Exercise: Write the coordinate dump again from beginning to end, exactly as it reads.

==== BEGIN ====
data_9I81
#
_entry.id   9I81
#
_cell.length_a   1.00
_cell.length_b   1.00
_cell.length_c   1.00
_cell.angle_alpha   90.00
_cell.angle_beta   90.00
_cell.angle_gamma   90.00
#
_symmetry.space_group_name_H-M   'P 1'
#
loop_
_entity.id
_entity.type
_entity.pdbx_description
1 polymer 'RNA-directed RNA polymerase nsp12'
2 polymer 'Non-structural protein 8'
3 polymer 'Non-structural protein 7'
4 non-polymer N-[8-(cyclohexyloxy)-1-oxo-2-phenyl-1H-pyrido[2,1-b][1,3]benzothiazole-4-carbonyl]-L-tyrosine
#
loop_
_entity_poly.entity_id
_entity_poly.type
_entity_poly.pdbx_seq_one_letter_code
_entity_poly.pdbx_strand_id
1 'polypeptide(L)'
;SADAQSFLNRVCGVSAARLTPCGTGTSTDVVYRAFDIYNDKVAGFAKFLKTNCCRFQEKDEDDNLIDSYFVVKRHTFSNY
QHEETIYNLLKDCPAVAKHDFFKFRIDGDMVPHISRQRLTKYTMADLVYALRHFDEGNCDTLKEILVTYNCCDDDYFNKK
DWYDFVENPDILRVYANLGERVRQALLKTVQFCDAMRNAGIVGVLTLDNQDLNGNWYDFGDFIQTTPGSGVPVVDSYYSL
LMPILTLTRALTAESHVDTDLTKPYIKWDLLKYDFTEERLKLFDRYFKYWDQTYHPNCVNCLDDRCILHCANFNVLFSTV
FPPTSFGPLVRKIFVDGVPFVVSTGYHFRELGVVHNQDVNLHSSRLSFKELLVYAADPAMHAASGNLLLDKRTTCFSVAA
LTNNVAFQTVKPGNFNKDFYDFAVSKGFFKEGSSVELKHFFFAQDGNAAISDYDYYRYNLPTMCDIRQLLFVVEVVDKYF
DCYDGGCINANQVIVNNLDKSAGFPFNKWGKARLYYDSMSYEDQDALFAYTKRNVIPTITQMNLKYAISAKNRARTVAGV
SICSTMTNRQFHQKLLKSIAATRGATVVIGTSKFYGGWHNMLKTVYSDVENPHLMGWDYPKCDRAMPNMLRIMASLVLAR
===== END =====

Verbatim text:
data_9I81
#
_entry.id   9I81
#
_cell.length_a   1.00
_cell.length_b   1.00
_cell.length_c   1.00
_cell.angle_alpha   90.00
_cell.angle_beta   90.00
_cell.angle_gamma   90.00
#
_symmetry.space_group_name_H-M   'P 1'
#
loop_
_entity.id
_entity.type
_entity.pdbx_description
1 polymer 'RNA-directed RNA polymerase nsp12'
2 polymer 'Non-structural protein 8'
3 polymer 'Non-structural protein 7'
4 non-polymer N-[8-(cyclohexyloxy)-1-oxo-2-phenyl-1H-pyrido[2,1-b][1,3]benzothiazole-4-carbonyl]-L-tyrosine
#
loop_
_entity_poly.entity_id
_entity_poly.type
_entity_poly.pdbx_seq_one_letter_code
_entity_poly.pdbx_strand_id
1 'polypeptide(L)'
;SADAQSFLNRVCGVSAARLTPCGTGTSTDVVYRAFDIYNDKVAGFAKFLKTNCCRFQEKDEDDNLIDSYFVVKRHTFSNY
QHEETIYNLLKDCPAVAKHDFFKFRIDGDMVPHISRQRLTKYTMADLVYALRHFDEGNCDTLKEILVTYNCCDDDYFNKK
DWYDFVENPDILRVYANLGERVRQALLKTVQFCDAMRNAGIVGVLTLDNQDLNGNWYDFGDFIQTTPGSGVPVVDSYYSL
LMPILTLTRALTAESHVDTDLTKPYIKWDLLKYDFTEERLKLFDRYFKYWDQTYHPNCVNCLDDRCILHCANFNVLFSTV
FPPTSFGPLVRKIFVDGVPFVVSTGYHFRELGVVHNQDVNLHSSRLSFKELLVYAADPAMHAASGNLLLDKRTTCFSVAA
LTNNVAFQTVKPGNFNKDFYDFAVSKGFFKEGSSVELKHFFFAQDGNAAISDYDYYRYNLPTMCDIRQLLFVVEVVDKYF
DCYDGGCINANQVIVNNLDKSAGFPFNKWGKARLYYDSMSYEDQDALFAYTKRNVIPTITQMNLKYAISAKNRARTVAGV
SICSTMTNRQFHQKLLKSIAATRGATVVIGTSKFYGGWHNMLKTVYSDVENPHLMGWDYPKCDRAMPNMLRIMASLVLAR